After a few hitches at my end, Minifigure Week is back on. Sorry for the delay guys!
Minifigures are one of my favourite things about Lego – and series 12 is on the way (possibly even out in your country by the time you read this). So to celebrate this upcoming release, every day this week, we’ll be looking at a different minifigure from the series that have come before. This is by no means a comprehensive overview – nor even necessarily a look at my favourites – but it’s an example of some of the unusual figures the line has produced since it debuted back in 2010. Today, we look at Intergalactic Girl from series 6.“No thanks needed. I’m just doing my part to make the spaceways safe!”
The name of the Intergalactic Girl is cheered by life forms on every inhabited planet, moon, space station and asteroid in the cosmos. As an interstellar adventurer, she and her daring outer-space exploits are the stuff of legend throughout the known universe, and even a few of the unknown bits, too.
With nothing but a quasar zapper, a pair of antigravity boots and a can-do attitude, the Intergalactic Girl has single-handedly saved solar systems from black holes, rescued civilizations from cosmic conquerors and captured entire fleets of Blacktron battle cruisers. She never has time to stay for the celebrations afterwards, though, because there’s always another space crisis waiting just around the next nebula!
Since the blind-bagged minifigures debuted, there have been quite a few Space Police-esque and Blacktron figures released. Starting with the Spaceman in Series 1, similar characters have popped up every few series, just quietly lurking in the background.While the Space theme yielded many great sets in the 1980s and 1990s, there hasn't been a lot going on in the last few years – a Space Police theme in 2009 and Galaxy Squad in 2013 seem to have been about it. Galaxy Squad had some cool ideas and some exceptional higher-end sets, but I can’t help but feel that it never quite lived up to its full potential.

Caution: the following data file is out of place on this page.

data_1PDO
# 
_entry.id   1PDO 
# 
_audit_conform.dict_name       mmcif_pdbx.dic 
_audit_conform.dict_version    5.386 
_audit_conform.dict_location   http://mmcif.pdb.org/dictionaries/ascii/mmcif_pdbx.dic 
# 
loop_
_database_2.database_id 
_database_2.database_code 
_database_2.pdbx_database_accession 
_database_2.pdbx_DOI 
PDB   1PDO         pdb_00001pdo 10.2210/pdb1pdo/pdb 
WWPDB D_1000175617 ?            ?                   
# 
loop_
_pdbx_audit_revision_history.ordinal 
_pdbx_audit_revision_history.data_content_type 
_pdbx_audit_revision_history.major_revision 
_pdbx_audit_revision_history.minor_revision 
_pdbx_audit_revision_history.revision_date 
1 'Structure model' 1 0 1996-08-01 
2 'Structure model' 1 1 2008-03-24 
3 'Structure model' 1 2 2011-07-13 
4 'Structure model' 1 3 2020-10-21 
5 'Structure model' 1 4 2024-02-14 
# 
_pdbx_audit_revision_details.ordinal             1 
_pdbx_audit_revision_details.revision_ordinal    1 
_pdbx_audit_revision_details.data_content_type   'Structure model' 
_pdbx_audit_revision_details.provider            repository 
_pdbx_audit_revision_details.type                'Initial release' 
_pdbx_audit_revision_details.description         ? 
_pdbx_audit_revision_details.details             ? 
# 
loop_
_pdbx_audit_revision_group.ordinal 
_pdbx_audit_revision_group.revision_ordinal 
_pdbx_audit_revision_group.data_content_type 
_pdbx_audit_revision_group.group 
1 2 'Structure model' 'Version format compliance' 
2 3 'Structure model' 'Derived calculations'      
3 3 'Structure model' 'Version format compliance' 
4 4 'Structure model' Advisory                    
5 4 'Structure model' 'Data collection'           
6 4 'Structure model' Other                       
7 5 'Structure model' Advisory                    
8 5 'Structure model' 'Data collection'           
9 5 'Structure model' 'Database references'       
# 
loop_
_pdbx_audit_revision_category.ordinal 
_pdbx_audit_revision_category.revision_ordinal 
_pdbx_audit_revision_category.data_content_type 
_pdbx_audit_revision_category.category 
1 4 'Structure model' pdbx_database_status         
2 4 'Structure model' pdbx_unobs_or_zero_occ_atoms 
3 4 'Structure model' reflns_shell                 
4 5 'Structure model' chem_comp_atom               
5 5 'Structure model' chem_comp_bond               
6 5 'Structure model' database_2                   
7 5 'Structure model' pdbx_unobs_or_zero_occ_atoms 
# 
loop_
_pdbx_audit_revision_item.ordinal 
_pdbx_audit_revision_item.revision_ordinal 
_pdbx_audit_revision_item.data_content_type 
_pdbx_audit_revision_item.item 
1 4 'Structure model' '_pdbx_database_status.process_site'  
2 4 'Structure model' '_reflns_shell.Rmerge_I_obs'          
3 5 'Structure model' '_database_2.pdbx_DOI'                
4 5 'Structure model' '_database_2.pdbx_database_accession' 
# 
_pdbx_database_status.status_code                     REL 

Intergalactic Girl wears a pink spacesuit and helmet. I’ve got mixed feelings about this; I probably would have liked her a lot more if she was wearing a more generic colour such as grey or blue, but I can appreciate that realistically this figure is being pushed at little girls more than it is at 29-year old male toy collectors.
Paint is minimal -- she's got all of the standard modern Space trappings, like the logo and little detailings on her suit. Her face has been done with the standard "sassy" expression, with the main difference being that she has silver lipstick rather than the traditional red. Her sleeves are both cast in slightly darker colours than the torso piece, matching the printed detailing on edges of the torso and legs.
Her ray gun ("quasar zapper") is the same as the Classic Alien, but with a blue laser blast instead of a green one. This accessory has been reused multiple times throughout the minifigure sets, and I’m sure we’ll see it again in future series too.Her main distinguishing feature from other Space figures is her hair – while all of the male figures have removable helmets, she is the only one with an interchangeable hair piece. So I think we can safely conclude that all men in Space Police are bald, or shave their heads. I didn’t plan to turn this into “Jane Fonda week” in addition to “Minifigure Week", but though Intergalactic Girl is sufficiently generic that you could probably point to a few different sources, she becomes a bit of a toned-down Barbarella once her helmet is removed and hair attached.
I probably don't sound all that enthused about this figure, and I think that would be fair -- I’m not really over the moon about Intergalactic Girl (HA!), but she’s not bad by any means. Her value for me is not really as part of the Space theme itself, but as some kind of conscious retro-futuristic throwback to 60s or 70s sci-fi. A fun, if non-essential addition to the collection.